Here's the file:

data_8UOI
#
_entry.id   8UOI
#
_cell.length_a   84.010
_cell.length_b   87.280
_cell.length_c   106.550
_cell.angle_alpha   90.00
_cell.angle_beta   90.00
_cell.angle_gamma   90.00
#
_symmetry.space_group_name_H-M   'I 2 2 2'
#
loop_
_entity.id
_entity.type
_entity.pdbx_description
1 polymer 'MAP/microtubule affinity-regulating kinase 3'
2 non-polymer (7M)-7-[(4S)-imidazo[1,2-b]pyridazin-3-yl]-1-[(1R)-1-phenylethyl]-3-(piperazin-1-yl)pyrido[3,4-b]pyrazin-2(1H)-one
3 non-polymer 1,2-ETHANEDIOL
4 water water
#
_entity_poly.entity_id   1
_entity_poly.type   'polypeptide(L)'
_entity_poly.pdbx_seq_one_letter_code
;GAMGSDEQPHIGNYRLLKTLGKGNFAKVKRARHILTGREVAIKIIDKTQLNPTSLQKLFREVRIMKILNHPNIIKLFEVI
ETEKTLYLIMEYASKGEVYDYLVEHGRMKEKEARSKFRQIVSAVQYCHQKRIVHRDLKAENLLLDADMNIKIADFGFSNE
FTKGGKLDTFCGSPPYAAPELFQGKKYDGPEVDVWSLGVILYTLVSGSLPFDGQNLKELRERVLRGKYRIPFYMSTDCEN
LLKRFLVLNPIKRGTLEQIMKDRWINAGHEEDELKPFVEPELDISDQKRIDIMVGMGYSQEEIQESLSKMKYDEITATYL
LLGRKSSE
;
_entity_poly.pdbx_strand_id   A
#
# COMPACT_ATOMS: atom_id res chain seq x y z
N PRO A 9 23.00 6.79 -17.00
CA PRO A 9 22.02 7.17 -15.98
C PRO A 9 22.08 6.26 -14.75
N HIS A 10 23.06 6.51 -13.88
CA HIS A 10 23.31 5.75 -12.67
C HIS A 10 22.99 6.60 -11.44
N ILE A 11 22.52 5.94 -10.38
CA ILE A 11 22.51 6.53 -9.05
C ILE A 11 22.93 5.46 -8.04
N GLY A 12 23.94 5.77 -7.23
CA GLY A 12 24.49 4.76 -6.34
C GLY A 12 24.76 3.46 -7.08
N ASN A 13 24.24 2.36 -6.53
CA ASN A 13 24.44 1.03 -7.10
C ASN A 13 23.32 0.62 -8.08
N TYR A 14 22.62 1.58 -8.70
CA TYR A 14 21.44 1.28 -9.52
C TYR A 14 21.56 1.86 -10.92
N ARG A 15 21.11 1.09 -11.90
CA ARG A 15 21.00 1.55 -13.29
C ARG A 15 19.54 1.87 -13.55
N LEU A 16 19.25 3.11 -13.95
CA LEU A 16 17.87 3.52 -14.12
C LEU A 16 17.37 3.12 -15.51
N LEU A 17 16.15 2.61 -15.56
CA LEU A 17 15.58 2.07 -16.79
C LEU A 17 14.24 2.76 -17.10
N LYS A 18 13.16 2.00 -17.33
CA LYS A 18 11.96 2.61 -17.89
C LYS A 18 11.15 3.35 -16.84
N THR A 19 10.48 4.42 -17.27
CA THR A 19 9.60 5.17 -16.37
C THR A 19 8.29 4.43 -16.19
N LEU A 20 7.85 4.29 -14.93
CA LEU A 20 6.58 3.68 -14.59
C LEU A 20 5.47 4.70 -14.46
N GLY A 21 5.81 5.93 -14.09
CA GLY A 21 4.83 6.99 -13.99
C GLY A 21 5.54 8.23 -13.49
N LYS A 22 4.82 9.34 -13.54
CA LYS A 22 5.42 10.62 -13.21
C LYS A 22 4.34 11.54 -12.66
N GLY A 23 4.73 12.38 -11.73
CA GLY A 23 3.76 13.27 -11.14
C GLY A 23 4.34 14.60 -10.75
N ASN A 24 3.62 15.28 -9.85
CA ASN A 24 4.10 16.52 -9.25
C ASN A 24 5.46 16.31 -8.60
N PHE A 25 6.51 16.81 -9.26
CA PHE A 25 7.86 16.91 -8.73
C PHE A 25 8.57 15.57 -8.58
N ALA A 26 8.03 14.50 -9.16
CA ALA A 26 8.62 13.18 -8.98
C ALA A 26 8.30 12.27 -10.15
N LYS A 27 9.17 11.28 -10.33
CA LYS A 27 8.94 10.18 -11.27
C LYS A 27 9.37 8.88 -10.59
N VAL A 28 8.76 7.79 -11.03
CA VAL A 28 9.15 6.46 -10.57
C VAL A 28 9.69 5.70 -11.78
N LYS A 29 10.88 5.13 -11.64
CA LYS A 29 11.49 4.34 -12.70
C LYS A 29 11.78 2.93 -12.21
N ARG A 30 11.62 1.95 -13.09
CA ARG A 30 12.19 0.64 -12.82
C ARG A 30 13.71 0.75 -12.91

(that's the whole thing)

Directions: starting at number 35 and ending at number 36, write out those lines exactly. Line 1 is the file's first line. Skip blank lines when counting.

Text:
N PRO A 9 23.00 6.79 -17.00
CA PRO A 9 22.02 7.17 -15.98